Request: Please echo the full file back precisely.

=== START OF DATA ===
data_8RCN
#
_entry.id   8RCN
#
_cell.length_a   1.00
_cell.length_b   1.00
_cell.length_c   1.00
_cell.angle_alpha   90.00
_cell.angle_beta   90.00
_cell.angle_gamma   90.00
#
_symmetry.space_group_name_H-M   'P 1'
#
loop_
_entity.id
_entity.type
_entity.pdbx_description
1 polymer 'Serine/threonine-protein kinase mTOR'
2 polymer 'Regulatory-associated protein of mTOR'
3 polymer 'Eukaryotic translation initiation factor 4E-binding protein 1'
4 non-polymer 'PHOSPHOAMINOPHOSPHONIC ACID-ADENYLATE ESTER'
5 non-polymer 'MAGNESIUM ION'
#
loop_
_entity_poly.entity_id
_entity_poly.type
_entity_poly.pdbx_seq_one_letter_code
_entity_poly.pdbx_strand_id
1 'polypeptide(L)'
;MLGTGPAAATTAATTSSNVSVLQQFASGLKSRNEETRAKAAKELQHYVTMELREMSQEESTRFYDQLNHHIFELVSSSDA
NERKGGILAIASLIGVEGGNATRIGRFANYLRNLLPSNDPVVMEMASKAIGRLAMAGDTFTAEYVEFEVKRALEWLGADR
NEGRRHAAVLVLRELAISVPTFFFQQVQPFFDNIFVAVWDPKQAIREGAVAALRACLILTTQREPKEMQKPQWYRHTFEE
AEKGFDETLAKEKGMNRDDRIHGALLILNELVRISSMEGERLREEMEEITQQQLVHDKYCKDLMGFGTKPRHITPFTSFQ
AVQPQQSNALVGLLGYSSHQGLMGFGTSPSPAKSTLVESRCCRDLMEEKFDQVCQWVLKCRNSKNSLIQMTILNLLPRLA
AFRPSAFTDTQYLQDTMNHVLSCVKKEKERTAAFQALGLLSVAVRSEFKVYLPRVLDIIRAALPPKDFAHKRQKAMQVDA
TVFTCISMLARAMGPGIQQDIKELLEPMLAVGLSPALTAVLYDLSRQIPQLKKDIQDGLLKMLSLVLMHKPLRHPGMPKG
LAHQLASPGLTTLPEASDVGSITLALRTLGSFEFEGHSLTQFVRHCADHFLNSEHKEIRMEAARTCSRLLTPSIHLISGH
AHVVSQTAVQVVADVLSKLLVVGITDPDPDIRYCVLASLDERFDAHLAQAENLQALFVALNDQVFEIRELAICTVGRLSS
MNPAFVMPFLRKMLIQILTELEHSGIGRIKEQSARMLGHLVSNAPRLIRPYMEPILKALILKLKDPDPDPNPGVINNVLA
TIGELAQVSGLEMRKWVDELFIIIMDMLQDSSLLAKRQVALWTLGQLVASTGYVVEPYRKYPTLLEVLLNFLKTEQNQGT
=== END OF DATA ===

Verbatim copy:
data_8RCN
#
_entry.id   8RCN
#
_cell.length_a   1.00
_cell.length_b   1.00
_cell.length_c   1.00
_cell.angle_alpha   90.00
_cell.angle_beta   90.00
_cell.angle_gamma   90.00
#
_symmetry.space_group_name_H-M   'P 1'
#
loop_
_entity.id
_entity.type
_entity.pdbx_description
1 polymer 'Serine/threonine-protein kinase mTOR'
2 polymer 'Regulatory-associated protein of mTOR'
3 polymer 'Eukaryotic translation initiation factor 4E-binding protein 1'
4 non-polymer 'PHOSPHOAMINOPHOSPHONIC ACID-ADENYLATE ESTER'
5 non-polymer 'MAGNESIUM ION'
#
loop_
_entity_poly.entity_id
_entity_poly.type
_entity_poly.pdbx_seq_one_letter_code
_entity_poly.pdbx_strand_id
1 'polypeptide(L)'
;MLGTGPAAATTAATTSSNVSVLQQFASGLKSRNEETRAKAAKELQHYVTMELREMSQEESTRFYDQLNHHIFELVSSSDA
NERKGGILAIASLIGVEGGNATRIGRFANYLRNLLPSNDPVVMEMASKAIGRLAMAGDTFTAEYVEFEVKRALEWLGADR
NEGRRHAAVLVLRELAISVPTFFFQQVQPFFDNIFVAVWDPKQAIREGAVAALRACLILTTQREPKEMQKPQWYRHTFEE
AEKGFDETLAKEKGMNRDDRIHGALLILNELVRISSMEGERLREEMEEITQQQLVHDKYCKDLMGFGTKPRHITPFTSFQ
AVQPQQSNALVGLLGYSSHQGLMGFGTSPSPAKSTLVESRCCRDLMEEKFDQVCQWVLKCRNSKNSLIQMTILNLLPRLA
AFRPSAFTDTQYLQDTMNHVLSCVKKEKERTAAFQALGLLSVAVRSEFKVYLPRVLDIIRAALPPKDFAHKRQKAMQVDA
TVFTCISMLARAMGPGIQQDIKELLEPMLAVGLSPALTAVLYDLSRQIPQLKKDIQDGLLKMLSLVLMHKPLRHPGMPKG
LAHQLASPGLTTLPEASDVGSITLALRTLGSFEFEGHSLTQFVRHCADHFLNSEHKEIRMEAARTCSRLLTPSIHLISGH
AHVVSQTAVQVVADVLSKLLVVGITDPDPDIRYCVLASLDERFDAHLAQAENLQALFVALNDQVFEIRELAICTVGRLSS
MNPAFVMPFLRKMLIQILTELEHSGIGRIKEQSARMLGHLVSNAPRLIRPYMEPILKALILKLKDPDPDPNPGVINNVLA
TIGELAQVSGLEMRKWVDELFIIIMDMLQDSSLLAKRQVALWTLGQLVASTGYVVEPYRKYPTLLEVLLNFLKTEQNQGT